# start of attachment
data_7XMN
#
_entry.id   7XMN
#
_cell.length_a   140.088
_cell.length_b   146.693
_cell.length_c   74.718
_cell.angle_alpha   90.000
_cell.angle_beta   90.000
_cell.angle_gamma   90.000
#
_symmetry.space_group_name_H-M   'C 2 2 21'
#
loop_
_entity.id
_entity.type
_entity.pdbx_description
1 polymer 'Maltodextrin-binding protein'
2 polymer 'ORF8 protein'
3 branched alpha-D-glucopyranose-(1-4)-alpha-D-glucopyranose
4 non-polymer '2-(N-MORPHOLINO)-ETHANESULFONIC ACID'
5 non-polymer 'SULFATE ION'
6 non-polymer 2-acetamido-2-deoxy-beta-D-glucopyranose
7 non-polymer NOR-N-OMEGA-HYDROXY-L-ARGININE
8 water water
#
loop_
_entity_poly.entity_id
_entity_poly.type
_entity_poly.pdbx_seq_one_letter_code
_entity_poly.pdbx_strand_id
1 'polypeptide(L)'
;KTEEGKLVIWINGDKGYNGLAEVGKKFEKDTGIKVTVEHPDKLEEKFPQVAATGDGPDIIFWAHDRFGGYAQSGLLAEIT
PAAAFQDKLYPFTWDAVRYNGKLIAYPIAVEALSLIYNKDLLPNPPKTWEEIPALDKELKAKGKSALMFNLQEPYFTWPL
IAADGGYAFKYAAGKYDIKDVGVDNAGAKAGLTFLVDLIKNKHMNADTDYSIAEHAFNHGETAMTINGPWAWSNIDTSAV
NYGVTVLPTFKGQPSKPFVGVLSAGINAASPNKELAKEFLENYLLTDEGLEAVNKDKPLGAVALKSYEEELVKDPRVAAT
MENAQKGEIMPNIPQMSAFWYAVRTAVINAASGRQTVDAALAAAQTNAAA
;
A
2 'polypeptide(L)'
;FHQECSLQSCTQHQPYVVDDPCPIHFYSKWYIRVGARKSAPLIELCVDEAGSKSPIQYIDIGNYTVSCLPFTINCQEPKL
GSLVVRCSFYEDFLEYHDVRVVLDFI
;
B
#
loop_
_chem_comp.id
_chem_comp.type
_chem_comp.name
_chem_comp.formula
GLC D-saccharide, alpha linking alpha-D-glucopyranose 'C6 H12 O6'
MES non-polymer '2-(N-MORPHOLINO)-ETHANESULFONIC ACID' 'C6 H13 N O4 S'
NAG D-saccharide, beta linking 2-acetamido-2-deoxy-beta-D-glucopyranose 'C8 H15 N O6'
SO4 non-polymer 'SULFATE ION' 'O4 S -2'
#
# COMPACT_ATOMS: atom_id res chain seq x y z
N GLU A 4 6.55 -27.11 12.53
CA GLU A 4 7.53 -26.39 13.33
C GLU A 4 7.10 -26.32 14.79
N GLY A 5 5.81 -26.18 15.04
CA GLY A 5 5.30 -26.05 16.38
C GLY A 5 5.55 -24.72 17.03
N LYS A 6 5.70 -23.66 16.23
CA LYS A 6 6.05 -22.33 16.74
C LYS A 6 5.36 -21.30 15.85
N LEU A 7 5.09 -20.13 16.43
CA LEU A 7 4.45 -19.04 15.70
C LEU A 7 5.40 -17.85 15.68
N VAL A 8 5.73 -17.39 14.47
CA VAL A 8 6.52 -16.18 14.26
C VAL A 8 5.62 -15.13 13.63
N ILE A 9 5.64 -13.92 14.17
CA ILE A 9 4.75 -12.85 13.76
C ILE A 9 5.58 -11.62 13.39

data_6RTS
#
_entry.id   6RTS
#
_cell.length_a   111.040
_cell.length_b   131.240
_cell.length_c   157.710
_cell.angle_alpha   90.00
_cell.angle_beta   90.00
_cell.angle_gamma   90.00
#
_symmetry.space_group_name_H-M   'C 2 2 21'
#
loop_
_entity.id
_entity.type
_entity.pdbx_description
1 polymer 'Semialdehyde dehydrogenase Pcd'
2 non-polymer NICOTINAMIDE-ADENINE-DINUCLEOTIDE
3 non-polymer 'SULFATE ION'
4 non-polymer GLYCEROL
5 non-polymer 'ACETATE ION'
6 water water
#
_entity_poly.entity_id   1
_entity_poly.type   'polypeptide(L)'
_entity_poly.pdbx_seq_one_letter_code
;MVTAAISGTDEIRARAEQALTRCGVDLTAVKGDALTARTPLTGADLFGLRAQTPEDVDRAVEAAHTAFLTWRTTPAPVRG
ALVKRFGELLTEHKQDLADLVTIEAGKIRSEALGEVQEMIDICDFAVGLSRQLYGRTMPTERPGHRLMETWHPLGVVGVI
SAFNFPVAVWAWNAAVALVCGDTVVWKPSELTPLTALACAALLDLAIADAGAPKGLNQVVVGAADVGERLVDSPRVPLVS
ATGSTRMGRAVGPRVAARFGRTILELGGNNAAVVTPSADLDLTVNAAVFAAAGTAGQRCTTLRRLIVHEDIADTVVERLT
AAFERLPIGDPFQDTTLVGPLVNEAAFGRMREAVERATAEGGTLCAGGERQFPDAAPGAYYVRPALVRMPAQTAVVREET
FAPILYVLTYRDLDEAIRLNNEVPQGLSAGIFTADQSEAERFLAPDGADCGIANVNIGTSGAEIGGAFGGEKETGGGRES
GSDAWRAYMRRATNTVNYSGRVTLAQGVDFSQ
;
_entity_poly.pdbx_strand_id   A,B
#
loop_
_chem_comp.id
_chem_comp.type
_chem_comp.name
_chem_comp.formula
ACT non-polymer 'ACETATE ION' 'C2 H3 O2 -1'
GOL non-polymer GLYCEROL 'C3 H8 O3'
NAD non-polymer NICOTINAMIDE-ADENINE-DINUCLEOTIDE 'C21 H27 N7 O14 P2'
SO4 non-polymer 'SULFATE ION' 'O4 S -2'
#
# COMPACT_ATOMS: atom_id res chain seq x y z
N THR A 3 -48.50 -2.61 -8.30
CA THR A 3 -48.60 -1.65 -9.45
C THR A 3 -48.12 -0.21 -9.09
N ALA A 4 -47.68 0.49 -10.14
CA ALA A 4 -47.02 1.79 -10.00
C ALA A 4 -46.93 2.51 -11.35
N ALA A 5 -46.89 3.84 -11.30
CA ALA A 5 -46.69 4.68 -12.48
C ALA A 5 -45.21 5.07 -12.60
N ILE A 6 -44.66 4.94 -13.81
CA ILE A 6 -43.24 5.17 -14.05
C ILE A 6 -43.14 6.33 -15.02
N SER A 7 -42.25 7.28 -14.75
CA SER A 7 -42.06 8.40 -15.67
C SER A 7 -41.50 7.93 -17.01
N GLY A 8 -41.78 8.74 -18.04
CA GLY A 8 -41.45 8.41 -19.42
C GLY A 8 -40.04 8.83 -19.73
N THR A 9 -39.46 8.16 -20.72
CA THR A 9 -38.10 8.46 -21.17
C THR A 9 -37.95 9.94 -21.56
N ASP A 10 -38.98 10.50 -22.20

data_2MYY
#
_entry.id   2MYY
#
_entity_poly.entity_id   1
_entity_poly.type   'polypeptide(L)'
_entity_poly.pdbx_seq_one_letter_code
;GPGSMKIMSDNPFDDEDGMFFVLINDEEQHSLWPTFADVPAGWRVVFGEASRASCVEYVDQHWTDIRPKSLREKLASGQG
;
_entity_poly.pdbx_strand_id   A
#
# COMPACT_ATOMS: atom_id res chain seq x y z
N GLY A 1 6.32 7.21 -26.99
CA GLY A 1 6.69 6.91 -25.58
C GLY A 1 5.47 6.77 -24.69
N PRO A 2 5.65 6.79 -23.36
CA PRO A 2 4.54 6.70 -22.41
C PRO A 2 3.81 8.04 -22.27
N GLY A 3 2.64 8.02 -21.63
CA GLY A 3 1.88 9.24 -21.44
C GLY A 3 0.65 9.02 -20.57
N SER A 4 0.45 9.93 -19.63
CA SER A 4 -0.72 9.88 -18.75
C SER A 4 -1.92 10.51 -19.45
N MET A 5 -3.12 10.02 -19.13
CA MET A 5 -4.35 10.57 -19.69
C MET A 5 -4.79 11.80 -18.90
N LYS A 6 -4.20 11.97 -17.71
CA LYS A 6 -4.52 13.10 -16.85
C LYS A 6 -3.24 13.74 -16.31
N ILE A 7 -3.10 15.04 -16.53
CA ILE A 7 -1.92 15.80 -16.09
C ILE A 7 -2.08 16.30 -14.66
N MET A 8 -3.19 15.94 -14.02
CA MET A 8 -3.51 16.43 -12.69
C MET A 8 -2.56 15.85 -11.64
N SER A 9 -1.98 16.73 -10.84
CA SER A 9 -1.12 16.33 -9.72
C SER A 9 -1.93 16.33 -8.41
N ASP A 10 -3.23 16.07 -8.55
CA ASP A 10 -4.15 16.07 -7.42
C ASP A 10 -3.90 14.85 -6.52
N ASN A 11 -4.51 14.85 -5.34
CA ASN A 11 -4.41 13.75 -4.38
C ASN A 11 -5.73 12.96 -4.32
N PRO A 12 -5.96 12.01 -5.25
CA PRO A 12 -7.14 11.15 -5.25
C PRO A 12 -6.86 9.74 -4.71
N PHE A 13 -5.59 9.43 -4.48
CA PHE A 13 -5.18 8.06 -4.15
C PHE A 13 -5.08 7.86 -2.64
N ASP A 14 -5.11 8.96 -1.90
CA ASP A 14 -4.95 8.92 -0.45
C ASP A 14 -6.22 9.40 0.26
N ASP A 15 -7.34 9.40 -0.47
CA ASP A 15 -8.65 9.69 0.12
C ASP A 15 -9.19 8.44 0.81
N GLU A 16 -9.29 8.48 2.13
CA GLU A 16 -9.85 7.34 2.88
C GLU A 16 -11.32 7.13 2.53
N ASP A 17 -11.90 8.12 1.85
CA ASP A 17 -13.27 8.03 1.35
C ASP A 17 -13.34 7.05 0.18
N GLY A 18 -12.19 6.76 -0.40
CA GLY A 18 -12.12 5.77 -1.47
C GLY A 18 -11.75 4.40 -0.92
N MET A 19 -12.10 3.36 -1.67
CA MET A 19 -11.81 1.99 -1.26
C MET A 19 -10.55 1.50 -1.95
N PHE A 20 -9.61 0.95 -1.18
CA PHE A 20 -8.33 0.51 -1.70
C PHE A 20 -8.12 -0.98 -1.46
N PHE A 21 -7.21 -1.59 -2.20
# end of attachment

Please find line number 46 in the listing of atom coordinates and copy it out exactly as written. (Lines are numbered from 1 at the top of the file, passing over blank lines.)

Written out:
loop_